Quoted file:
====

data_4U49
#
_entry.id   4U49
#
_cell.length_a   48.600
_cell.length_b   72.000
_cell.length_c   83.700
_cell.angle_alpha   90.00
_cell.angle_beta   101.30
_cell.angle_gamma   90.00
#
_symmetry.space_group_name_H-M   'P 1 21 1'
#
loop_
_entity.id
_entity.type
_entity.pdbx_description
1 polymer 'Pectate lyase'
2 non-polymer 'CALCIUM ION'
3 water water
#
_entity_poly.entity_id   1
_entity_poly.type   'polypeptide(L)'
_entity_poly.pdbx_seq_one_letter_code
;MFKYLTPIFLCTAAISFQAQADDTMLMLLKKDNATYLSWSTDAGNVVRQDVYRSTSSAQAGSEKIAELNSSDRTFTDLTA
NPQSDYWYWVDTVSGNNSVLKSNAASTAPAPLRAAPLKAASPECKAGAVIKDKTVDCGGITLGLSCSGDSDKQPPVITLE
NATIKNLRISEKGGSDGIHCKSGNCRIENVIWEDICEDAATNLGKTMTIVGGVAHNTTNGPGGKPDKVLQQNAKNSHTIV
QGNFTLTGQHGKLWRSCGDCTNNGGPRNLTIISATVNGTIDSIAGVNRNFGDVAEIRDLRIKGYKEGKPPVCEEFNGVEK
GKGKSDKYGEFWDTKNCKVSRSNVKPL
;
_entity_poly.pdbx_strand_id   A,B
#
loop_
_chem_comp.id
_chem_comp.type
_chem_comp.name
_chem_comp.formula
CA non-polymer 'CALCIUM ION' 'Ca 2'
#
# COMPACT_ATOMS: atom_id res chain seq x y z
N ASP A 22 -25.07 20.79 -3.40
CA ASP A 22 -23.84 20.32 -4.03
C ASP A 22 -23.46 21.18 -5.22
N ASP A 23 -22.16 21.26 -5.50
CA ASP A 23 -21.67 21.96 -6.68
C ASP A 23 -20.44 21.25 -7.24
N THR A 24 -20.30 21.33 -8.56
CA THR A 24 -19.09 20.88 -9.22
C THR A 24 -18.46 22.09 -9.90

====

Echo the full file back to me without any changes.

data_4U49
#
_entry.id   4U49
#
_cell.length_a   48.600
_cell.length_b   72.000
_cell.length_c   83.700
_cell.angle_alpha   90.00
_cell.angle_beta   101.30
_cell.angle_gamma   90.00
#
_symmetry.space_group_name_H-M   'P 1 21 1'
#
loop_
_entity.id
_entity.type
_entity.pdbx_description
1 polymer 'Pectate lyase'
2 non-polymer 'CALCIUM ION'
3 water water
#
_entity_poly.entity_id   1
_entity_poly.type   'polypeptide(L)'
_entity_poly.pdbx_seq_one_letter_code
;MFKYLTPIFLCTAAISFQAQADDTMLMLLKKDNATYLSWSTDAGNVVRQDVYRSTSSAQAGSEKIAELNSSDRTFTDLTA
NPQSDYWYWVDTVSGNNSVLKSNAASTAPAPLRAAPLKAASPECKAGAVIKDKTVDCGGITLGLSCSGDSDKQPPVITLE
NATIKNLRISEKGGSDGIHCKSGNCRIENVIWEDICEDAATNLGKTMTIVGGVAHNTTNGPGGKPDKVLQQNAKNSHTIV
QGNFTLTGQHGKLWRSCGDCTNNGGPRNLTIISATVNGTIDSIAGVNRNFGDVAEIRDLRIKGYKEGKPPVCEEFNGVEK
GKGKSDKYGEFWDTKNCKVSRSNVKPL
;
_entity_poly.pdbx_strand_id   A,B
#
loop_
_chem_comp.id
_chem_comp.type
_chem_comp.name
_chem_comp.formula
CA non-polymer 'CALCIUM ION' 'Ca 2'
#
# COMPACT_ATOMS: atom_id res chain seq x y z
N ASP A 22 -25.07 20.79 -3.40
CA ASP A 22 -23.84 20.32 -4.03
C ASP A 22 -23.46 21.18 -5.22
N ASP A 23 -22.16 21.26 -5.50
CA ASP A 23 -21.67 21.96 -6.68
C ASP A 23 -20.44 21.25 -7.24
N THR A 24 -20.30 21.33 -8.56
CA THR A 24 -19.09 20.88 -9.22
C THR A 24 -18.46 22.09 -9.90